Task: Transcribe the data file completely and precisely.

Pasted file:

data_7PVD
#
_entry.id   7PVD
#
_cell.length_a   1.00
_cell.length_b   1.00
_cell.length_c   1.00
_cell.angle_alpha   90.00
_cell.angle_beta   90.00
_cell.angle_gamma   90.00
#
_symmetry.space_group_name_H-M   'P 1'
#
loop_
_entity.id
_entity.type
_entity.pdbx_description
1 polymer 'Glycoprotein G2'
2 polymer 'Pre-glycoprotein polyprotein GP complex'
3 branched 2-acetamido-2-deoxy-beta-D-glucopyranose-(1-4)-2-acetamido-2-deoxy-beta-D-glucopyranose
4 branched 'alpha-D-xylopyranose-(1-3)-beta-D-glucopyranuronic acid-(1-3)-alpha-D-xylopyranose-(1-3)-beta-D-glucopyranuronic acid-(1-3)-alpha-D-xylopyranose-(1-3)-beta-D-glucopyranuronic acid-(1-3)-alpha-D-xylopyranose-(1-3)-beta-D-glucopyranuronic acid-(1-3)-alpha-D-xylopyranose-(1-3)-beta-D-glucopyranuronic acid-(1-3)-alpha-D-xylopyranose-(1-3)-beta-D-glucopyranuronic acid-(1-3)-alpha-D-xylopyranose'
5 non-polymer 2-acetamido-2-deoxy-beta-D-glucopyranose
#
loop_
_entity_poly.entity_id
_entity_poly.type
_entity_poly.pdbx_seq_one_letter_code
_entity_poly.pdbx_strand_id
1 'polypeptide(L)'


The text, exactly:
data_7PVD
#
_entry.id   7PVD
#
_cell.length_a   1.00
_cell.length_b   1.00
_cell.length_c   1.00
_cell.angle_alpha   90.00
_cell.angle_beta   90.00
_cell.angle_gamma   90.00
#
_symmetry.space_group_name_H-M   'P 1'
#
loop_
_entity.id
_entity.type
_entity.pdbx_description
1 polymer 'Glycoprotein G2'
2 polymer 'Pre-glycoprotein polyprotein GP complex'
3 branched 2-acetamido-2-deoxy-beta-D-glucopyranose-(1-4)-2-acetamido-2-deoxy-beta-D-glucopyranose
4 branched 'alpha-D-xylopyranose-(1-3)-beta-D-glucopyranuronic acid-(1-3)-alpha-D-xylopyranose-(1-3)-beta-D-glucopyranuronic acid-(1-3)-alpha-D-xylopyranose-(1-3)-beta-D-glucopyranuronic acid-(1-3)-alpha-D-xylopyranose-(1-3)-beta-D-glucopyranuronic acid-(1-3)-alpha-D-xylopyranose-(1-3)-beta-D-glucopyranuronic acid-(1-3)-alpha-D-xylopyranose-(1-3)-beta-D-glucopyranuronic acid-(1-3)-alpha-D-xylopyranose'
5 non-polymer 2-acetamido-2-deoxy-beta-D-glucopyranose
#
loop_
_entity_poly.entity_id
_entity_poly.type
_entity_poly.pdbx_seq_one_letter_code
_entity_poly.pdbx_strand_id
1 'polypeptide(L)'